Sex differences in the association between foetal growth and child attention at age four: specific vulnerability of girls.
Murray E., Matijasevich A., Santos IS., Barros AJ., Anselmi L., Barros FC., Stein A.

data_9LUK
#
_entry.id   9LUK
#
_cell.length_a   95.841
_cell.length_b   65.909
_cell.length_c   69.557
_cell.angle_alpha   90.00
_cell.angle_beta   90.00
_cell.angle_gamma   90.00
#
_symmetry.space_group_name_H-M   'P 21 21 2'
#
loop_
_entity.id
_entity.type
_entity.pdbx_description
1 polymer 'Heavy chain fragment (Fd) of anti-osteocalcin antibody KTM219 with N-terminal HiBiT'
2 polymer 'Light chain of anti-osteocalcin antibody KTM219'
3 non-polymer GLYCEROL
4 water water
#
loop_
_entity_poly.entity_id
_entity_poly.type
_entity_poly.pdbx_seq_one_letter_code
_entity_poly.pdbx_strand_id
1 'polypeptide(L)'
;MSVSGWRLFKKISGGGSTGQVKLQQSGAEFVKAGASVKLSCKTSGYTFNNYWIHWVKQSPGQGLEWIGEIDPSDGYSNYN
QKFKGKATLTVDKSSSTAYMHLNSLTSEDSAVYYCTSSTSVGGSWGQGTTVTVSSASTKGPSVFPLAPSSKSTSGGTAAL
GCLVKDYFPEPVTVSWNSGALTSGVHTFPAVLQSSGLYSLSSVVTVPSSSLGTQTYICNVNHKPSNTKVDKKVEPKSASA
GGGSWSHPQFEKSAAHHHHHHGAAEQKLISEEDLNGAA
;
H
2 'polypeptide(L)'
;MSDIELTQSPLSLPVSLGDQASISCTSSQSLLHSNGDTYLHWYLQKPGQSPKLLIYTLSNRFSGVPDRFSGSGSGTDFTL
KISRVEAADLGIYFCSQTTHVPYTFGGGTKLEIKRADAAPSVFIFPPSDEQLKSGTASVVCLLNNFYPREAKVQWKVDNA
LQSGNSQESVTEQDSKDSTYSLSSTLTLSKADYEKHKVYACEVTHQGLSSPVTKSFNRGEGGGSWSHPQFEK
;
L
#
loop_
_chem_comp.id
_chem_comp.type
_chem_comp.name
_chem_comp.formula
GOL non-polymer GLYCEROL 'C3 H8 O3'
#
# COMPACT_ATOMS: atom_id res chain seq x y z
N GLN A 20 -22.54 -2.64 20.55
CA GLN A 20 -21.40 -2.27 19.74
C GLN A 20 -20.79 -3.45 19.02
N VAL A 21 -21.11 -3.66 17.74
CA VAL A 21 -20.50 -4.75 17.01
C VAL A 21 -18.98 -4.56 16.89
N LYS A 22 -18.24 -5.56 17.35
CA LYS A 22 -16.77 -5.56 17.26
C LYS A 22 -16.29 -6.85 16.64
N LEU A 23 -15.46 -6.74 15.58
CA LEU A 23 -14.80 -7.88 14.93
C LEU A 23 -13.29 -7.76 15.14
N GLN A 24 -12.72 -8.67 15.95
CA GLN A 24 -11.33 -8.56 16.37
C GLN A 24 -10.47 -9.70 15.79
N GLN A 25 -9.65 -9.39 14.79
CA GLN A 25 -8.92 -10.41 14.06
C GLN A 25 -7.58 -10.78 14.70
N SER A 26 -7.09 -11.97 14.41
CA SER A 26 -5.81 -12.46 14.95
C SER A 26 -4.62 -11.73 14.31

BACKGROUND: Recent evidence suggests that impaired foetal growth may provide an early indication of increased risk of child attention problems. However, despite both foetal growth and child attention problems differing by sex, few studies have examined sex differences in this association. Furthermore, no studies have been conducted in low- and middle-income countries, where there are higher rates of perinatal problems. This study aimed to test for sex differences in the association between foetal growth indices and attention problems at age four, in a large, prospective birth cohort from a middle-income country. METHODS: A total of 3,749 neonates from the 2004 Pelotas birth cohort (Brazil) with foetal growth indices collected at birth [low birthweight (LBW), small-for-gestational age (SGA), head circumference (HC), head circumference-to-abdominal circumference ratio (HC/AC) and ponderal index (PI)], were assessed for attention problems using the Child Behaviour Checklist at age four. Ordinal logistic regression with successive adjustment for maternal, demographic, gestational, perinatal and child nutrition/mother-child morbidity, was conducted separately for girls and boys. RESULTS: In girls, attention difficulties were associated with being born SGA (OR = 1.40, CI = 1.08-1.82, p = .012), with a small HC (OR = 1.52, CI = 1.11-2.08, p = .009), or with a low PI (OR = 1.29, CI = 1.08-1.54, p = .005). There were no associations identified between attention difficulties and any foetal growth indices in boys. CONCLUSIONS: Our results show that girls with impaired foetal growth may be particularly at risk of attention difficulties in childhood. This is consistent with emerging research that female foetuses may be more vulnerable to certain suboptimal intrauterine environments, inducing epigenetic changes that lead to disturbed growth and long-term developmental impairment.